Texas receiver Marcus Johnson runs into the end zone against Iowa State Cyclones (34) Nigel Tribune last season at Royal-Memorial Stadium. (RICARDO B. BRAZZIELL / AMERICAN- STATESMAN)

Football

A Gem In the Rough

Unheralded Texas WR Marcus Johnson could emerge as an important playmaker for Longhorns.

Posted August 11th, 2015

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Story highlights
  • Could Johnson be the answer to John Harris' departure?
  • Longhorns have produced only one 1,000-yard receiver since 2009.

It seems odd that senior Marcus Johnson doesn’t get mentioned much in a conversation about Texas’ top offensive playmakers. Then again, nobody thought much about John Harris last August, either.

Harris felt his Texas football career was going nowhere, and he almost transferred before his senior year. Fortunately for Longhorns coach Charlie Strong, Harris stayed and became the school’s only 1,000-yard receiver since 2009.

Truth be told, many thought Johnson would be the one getting those passes and all those yards. Instead, Johnson finished the 2014 season with a pedestrian 27 catches for 313 yards and only one touchdown.

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Texas receiver Marcus Johnson hauls in a touchdown pass during fan appreciation day. RALPH BARRERA/ AMERICAN-STATESMAN
Texas receiver Marcus Johnson hauls in a touchdown pass during fan appreciation day.
RALPH BARRERA/ AMERICAN-STATESMAN

Texas has a bevy of hungry, young receivers wanting to make names for themselves this season. Freshmen John Burt and Ryan Newsome won praise from the get-go. Veteran Daje Johnson wants to atone for his past, and junior Jacorey Warrick and sophomore Dorian Leonard believe it’s their time, too.

New receivers coach Jay Norvell gave everyone a clean slate and doesn’t appear eager to push Johnson to center stage.

“I don’t know if we have a particular standout,” Norvell said. “I’m really excited about all of them to be honest with you. I’m excited to see who is going to step out now that we’ve gotten to fall camp.”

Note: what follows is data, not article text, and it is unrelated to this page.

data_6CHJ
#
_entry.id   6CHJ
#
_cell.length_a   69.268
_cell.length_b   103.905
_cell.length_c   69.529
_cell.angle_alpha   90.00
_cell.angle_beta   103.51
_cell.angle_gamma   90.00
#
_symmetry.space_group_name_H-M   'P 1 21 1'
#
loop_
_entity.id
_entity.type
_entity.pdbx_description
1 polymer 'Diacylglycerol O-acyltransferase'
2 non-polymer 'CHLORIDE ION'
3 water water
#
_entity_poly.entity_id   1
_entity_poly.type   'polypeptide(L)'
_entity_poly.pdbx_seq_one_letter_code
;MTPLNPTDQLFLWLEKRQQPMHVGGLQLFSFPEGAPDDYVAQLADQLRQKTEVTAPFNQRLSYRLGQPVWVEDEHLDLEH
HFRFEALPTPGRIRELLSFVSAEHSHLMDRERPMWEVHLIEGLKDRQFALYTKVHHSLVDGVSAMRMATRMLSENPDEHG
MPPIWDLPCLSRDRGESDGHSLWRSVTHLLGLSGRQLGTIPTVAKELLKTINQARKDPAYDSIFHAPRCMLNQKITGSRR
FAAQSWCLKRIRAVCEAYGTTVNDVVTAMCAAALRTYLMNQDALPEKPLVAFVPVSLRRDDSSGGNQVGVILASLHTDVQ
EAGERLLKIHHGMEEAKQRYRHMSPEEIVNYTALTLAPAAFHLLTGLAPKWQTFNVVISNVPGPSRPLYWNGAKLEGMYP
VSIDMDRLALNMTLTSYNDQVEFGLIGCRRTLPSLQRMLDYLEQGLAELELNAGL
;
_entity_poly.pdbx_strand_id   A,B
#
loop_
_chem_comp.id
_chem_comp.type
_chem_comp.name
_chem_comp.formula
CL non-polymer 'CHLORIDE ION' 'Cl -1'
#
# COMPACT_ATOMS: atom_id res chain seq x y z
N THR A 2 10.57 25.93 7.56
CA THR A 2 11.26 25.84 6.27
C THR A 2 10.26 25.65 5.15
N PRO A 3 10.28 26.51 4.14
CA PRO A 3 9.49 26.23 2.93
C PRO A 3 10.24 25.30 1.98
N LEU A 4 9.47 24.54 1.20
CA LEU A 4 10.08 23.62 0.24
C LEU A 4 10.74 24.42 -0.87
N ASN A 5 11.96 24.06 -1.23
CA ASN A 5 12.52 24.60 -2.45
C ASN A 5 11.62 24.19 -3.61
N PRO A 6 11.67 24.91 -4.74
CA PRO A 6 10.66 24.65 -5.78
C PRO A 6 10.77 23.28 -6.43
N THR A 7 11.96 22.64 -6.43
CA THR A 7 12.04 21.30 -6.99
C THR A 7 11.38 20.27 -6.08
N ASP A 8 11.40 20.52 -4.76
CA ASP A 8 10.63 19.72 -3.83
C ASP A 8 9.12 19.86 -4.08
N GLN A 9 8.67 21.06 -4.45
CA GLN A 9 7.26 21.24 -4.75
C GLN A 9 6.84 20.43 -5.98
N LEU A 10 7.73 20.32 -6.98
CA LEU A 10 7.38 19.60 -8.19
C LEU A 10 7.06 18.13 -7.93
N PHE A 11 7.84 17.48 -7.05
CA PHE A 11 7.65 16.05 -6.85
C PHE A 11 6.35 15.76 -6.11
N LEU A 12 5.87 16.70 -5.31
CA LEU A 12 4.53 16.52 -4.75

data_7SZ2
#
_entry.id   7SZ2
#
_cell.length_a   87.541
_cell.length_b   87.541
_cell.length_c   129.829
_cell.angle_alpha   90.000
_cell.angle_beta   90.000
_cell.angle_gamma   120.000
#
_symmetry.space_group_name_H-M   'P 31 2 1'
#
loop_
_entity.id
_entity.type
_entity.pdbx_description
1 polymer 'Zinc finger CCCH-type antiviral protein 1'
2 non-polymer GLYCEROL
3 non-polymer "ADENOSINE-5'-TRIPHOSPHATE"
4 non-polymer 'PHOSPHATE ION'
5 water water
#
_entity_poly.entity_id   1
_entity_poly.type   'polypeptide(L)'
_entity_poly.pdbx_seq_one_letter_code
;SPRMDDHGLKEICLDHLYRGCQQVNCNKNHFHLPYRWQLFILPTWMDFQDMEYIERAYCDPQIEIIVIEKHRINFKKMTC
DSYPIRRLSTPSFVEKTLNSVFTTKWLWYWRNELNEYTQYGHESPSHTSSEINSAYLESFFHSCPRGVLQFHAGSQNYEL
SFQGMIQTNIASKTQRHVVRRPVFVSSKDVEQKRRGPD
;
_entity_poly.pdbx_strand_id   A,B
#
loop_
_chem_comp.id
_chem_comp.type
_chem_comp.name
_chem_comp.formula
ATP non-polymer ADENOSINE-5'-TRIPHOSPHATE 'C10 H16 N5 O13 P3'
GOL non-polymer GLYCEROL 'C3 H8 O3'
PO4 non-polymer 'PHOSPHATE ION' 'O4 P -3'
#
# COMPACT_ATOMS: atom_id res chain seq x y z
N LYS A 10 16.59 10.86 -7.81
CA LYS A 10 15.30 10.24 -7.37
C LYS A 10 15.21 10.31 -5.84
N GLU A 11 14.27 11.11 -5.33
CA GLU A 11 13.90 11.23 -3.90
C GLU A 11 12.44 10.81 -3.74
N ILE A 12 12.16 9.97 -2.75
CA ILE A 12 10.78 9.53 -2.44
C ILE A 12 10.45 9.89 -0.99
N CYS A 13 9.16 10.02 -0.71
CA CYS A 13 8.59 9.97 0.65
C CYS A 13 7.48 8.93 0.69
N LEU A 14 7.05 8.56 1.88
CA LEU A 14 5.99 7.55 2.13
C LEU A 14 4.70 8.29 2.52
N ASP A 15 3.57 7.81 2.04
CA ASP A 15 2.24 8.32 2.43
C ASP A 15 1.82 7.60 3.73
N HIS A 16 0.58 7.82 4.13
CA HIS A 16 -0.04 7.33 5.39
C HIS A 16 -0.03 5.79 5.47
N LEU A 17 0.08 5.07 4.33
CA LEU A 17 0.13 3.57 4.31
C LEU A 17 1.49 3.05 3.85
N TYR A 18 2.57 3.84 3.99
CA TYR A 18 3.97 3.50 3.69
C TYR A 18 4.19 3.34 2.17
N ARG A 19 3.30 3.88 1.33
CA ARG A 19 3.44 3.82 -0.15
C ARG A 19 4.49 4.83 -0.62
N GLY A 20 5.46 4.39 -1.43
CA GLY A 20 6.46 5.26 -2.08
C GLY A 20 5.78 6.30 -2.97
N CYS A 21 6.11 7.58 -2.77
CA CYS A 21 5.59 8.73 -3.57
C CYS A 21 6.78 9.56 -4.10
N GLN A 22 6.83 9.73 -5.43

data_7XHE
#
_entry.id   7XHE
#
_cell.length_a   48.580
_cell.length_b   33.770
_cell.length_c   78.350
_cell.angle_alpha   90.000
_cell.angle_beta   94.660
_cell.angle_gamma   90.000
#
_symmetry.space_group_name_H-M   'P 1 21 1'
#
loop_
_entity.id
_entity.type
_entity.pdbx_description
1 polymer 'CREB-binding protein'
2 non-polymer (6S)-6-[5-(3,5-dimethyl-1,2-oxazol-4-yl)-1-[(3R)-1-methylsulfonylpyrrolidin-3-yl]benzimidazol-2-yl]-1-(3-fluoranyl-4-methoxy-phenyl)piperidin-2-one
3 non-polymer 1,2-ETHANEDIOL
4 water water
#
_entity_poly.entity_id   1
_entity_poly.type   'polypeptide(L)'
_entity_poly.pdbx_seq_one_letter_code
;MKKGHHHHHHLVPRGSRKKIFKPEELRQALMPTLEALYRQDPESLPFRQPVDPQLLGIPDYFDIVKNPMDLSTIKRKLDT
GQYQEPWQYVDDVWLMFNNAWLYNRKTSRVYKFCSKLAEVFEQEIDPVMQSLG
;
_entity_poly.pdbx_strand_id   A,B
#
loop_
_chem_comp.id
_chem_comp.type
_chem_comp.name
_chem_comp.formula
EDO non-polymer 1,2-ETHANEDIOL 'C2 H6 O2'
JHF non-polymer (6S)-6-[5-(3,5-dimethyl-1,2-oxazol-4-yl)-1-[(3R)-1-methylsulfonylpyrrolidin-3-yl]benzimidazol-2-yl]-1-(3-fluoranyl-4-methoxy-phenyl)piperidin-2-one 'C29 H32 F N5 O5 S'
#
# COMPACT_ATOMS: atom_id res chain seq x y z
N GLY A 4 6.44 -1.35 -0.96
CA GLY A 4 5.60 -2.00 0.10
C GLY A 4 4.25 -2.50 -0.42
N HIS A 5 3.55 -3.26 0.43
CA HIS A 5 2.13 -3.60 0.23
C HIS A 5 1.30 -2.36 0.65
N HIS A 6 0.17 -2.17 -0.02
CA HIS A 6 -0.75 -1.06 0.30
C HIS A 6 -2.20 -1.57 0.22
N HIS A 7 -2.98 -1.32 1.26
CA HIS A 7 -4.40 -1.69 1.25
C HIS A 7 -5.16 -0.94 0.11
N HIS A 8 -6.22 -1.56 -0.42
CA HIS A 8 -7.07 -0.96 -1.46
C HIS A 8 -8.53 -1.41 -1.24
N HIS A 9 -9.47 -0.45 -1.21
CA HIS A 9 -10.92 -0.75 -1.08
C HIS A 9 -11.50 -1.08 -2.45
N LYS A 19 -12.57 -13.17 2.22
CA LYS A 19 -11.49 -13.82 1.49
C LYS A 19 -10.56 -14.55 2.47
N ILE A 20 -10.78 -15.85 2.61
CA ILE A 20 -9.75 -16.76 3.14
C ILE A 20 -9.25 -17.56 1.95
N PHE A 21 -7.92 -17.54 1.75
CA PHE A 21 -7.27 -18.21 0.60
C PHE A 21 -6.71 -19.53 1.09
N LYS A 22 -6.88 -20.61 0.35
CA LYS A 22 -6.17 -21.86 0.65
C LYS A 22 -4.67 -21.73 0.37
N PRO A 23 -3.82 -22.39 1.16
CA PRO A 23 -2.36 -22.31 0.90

Johnson always has been his own toughest critic. He openly admitted last season that he didn’t run sharp routes at times and had several drops. Former Texas receivers coach Les Koenning said he was always “waiting for the light to come on” with Johnson.

That meant running more precise routes. Getting clean separation from defensive backs. Looking the ball into his hands. Making the catch, then turning up field. At this level, every element of fundamental play matters.

“When I look back on the film and all the different things that happened, I’ve said it so many times, it was a learning experience,” Johnson said. “It was something I needed to go through.

“Everything I’ve done this summer, I’ve worked on perfecting my craft and doing what I have to do to make sure those mistakes don’t happen again.”

Harris carved his niche last season with dependable, chain-moving catches on third down. Quarterback Tyrone Swoopes struggled through his progression of reads, so if Harris was open, Swoopes pulled the trigger. The faster Swoopes got the ball out of his hands, the better, quarterbacks coach Shawn Watson believed.

Harris saw a bunch of balls thrown his way simply because he was the primary target. Harris had eight catches against BYU in Swoopes’ first start. He had nine receptions against Iowa State for 147 yards and nine more catches against Oklahoma State for 117. Being the primary target mattered.

Harris parlayed that success into an invitation to the Philadelphia Eagles’ training camp, although he was released Monday.

Now will Johnson get those same benefits as part of an up-tempo system in which Swoopes has presumably improved? Hard to say. During the two recent practices open to reporters, Swoopes leaned on his safety value, usually running back Johnathan Gray, if things didn’t click.

Johnson must make himself an open, inviting target for Swoopes, Jerrod Heard or whomever.

“I feel more prepared and comfortable than I have been in a long time,” Johnson said. “That’s come from all that extra work and just putting myself in that comfortable spot.”

Contact Brian Davis at 512-445-3957.

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